Certified in only 2019 as a new wine sub-appellation in British Columbia’s Okanagan Valley, Naramata Bench has quickly established itself as a premium region. A low plateau sitting on the eastern bank at the southern end of Okanagan Lake, Naramata Bench has vineyards planted to the edge of the cliff, overlooking the water. Climate, soils, and winemakers from many of the 50-plus wineries on the Naramata Bench combine to produce outstanding wines that are among the best of British Columbia.
The recognition of Naramata Bench as an officially recognized wine region—a Geographical Indication (GI), as it is known in the wine world—is part of the spread of appellations in Canada. Okanagan Valley in British Columbia and Niagara Peninsula in Ontario are well known GIs, but there are many more: Ontario has three and British Columbia has nine. All are designated on the principle that certain places have distinctive geographical and climatic conditions that enable them to produce distinctive wines.
A GI, then, can be a code for a style of wine—Niagara pinot noir differs from Okanagan pinot noir—but GIs usually produce a range of styles. This is especially true in large GIs, such as the Okanagan Valley, which has a cooler, wetter north and a warmer, drier south. Throughout its length are pockets, such as Naramata Bench, where the climate and soils vary significantly from other districts.
As a result, larger GIs are often divided into sub-GIs. That happened in Niagara Peninsula, which created a patchwork of sub-GIs in 2005, and it has been happening in Okanagan Valley since 2015, when Golden Mile Bench became the first sub-GI. While Niagara developed its sub-GIs in one fell swoop, in the Okanagan Valley, sub-GIs are being recognized as wineries make a strong case for it. To date, there are 11 Okanagan sub-GIs, including Naramata Bench.
The benefits of labelling wine with the name of a sub-GI depend on its reputation and consumer recognition. California is a GI in its own right, but within it are many other GIs (known as American Viticultural Areas or AVAs). Some, such as the Napa, Sonoma, and Russian River Valleys, are well known and are good brands for wineries to associate their wines with. But who has heard of California AVAs such as Lime Kiln Valley, Pacheco Pass, and Ballard Canyon? So it is with many Canadian sub-GIs, because while a large GI might be known and respected by consumers, a sub-GI might be an unknown quantity.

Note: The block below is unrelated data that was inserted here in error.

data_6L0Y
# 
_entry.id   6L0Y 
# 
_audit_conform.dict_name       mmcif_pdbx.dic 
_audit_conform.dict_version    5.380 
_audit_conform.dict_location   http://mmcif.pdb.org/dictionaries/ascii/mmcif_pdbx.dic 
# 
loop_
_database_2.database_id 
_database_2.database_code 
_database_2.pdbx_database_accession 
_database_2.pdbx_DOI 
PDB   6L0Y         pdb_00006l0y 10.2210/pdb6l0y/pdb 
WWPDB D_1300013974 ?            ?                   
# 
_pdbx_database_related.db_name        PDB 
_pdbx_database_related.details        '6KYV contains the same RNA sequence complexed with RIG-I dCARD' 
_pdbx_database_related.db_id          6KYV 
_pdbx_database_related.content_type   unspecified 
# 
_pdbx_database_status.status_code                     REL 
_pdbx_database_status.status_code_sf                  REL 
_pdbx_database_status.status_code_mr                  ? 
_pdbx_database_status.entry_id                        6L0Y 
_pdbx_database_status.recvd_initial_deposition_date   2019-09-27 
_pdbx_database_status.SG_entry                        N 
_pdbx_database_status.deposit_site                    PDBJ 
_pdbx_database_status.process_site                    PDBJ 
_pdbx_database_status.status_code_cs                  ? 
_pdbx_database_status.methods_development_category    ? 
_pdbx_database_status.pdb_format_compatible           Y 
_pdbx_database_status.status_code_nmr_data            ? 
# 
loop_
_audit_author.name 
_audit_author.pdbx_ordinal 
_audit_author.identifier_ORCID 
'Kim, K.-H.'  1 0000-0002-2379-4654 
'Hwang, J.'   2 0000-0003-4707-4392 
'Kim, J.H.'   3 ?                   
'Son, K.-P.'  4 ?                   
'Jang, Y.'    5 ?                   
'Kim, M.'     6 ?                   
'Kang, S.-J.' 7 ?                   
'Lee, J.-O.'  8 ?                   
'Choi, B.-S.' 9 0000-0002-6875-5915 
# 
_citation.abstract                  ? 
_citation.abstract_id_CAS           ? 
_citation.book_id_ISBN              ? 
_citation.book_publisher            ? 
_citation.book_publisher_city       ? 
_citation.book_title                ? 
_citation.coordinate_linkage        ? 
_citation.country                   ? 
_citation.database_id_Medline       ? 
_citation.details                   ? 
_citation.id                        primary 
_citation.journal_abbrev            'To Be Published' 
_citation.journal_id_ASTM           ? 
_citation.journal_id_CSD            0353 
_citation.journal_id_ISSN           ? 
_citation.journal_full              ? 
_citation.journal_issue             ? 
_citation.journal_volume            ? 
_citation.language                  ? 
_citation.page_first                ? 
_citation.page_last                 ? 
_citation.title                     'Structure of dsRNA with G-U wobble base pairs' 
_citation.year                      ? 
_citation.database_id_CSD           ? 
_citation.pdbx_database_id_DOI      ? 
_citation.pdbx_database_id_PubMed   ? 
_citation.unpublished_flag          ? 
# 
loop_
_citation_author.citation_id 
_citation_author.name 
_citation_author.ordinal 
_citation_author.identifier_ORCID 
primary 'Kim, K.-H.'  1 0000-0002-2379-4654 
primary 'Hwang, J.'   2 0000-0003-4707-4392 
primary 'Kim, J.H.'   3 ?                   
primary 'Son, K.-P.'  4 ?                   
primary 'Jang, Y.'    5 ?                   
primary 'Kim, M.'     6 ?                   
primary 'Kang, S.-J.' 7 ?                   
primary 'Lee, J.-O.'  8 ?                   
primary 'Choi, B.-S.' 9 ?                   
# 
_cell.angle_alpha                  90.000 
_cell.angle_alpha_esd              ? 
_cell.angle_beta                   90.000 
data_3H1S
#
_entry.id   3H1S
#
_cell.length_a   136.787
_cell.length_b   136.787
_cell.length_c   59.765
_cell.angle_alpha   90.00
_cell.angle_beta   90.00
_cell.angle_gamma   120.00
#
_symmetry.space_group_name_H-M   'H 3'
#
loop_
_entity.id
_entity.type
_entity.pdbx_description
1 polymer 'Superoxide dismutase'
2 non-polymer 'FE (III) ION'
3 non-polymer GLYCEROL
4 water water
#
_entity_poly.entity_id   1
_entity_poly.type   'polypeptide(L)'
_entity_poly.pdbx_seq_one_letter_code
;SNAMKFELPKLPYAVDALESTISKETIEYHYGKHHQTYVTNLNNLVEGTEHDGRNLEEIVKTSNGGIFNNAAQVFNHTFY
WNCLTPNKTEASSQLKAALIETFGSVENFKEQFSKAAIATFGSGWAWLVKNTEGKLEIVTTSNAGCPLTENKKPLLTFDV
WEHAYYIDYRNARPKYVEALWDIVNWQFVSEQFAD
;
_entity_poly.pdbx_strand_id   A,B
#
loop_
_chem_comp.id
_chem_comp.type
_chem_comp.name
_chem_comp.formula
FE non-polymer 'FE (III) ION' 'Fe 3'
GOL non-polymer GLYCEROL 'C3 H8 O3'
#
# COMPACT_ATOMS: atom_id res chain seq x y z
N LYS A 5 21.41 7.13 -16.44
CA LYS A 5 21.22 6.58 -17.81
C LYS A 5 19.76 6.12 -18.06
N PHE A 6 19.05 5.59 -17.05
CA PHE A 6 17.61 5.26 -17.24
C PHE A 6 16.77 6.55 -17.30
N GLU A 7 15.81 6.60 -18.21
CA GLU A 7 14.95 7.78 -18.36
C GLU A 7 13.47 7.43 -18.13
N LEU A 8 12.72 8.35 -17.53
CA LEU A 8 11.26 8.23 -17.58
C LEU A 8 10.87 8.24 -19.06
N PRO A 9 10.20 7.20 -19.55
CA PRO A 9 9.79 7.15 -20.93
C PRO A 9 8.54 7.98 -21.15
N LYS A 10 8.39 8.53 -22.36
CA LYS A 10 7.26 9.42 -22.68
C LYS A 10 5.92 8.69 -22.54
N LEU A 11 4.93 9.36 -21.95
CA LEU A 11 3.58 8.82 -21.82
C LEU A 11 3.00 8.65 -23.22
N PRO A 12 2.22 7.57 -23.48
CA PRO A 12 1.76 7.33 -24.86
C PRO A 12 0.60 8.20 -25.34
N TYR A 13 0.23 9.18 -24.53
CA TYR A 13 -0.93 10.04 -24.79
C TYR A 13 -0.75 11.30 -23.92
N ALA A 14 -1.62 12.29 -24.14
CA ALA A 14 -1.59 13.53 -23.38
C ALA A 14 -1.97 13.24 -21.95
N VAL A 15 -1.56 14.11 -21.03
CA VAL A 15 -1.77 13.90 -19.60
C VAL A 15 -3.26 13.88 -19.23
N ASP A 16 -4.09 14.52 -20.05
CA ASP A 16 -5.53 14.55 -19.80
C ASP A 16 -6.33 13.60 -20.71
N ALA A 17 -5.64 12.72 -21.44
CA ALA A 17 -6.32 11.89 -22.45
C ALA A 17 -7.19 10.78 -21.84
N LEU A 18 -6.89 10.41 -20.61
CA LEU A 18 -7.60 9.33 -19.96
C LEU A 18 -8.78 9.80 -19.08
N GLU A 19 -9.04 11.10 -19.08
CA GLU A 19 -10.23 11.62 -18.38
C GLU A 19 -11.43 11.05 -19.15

A GI that succeeds in establishing itself as a known brand does so for a number of reasons. There’s advantageous location in terms of climate, exposure, and soil, but there must also be a concentration of superior wineries. Despite what is sometimes said, no wine makes itself, even when grapes grow in ideal conditions. Wine is not a natural product but the result of hundreds of decisions and skilled work in the vineyard and the cellar
Naramata Bench’s natural advantages include the temperatures during the growing season, which are similar to Bordeaux, Napa Valley, and Yarra Valley. Its proximity to Okanagan Lake reduces the frequency of frosts in spring and fall. And its wineries include the likes of Nichol, Tightrope, Roche, One Mill Road, and Poplar Grove, all highly respected names in B.C. wine. Some top B.C. wineries, such as Martin’s Lane, located elsewhere, have vineyards on Naramata Bench.
The wineries on Naramata Bench make a wide range of wines—more than 30 grape varieties are planted–but some stand out. Among the whites are excellent chardonnays and pinot gris; among the reds, pinot noir, syrah, and merlot are some of the best. For the most part, the wines are characterized by well-defined flavour profiles, good refreshing texture, and excellent balance.
Moreover, Naramata Bench caters to all palates because it has breweries and distilleries as well as wineries. It is almost perfect for beverage-tourism, with its tasting-rooms, restaurants, and accommodations concentrated in a compact area. It already has the infrastructure to become a destination for wine-lovers, yet another reason to think Naramata Bench is destined to be one of Canada’s iconic wine regions.
A half-case of Naramata Bench wines
Lock & Worth Winery Semillon 2018
Nichol Vineyard Syrah 2020
Roche Château 2018 (merlot-cabernet sauvignon-cabernet franc blend)
Three Sisters Winery Cabernet Franc 2020
Tightrope Rubis Pinot Noir 2020
Upper Bench Estate Winery Chardonnay 2019
Photography by Jon Adrian.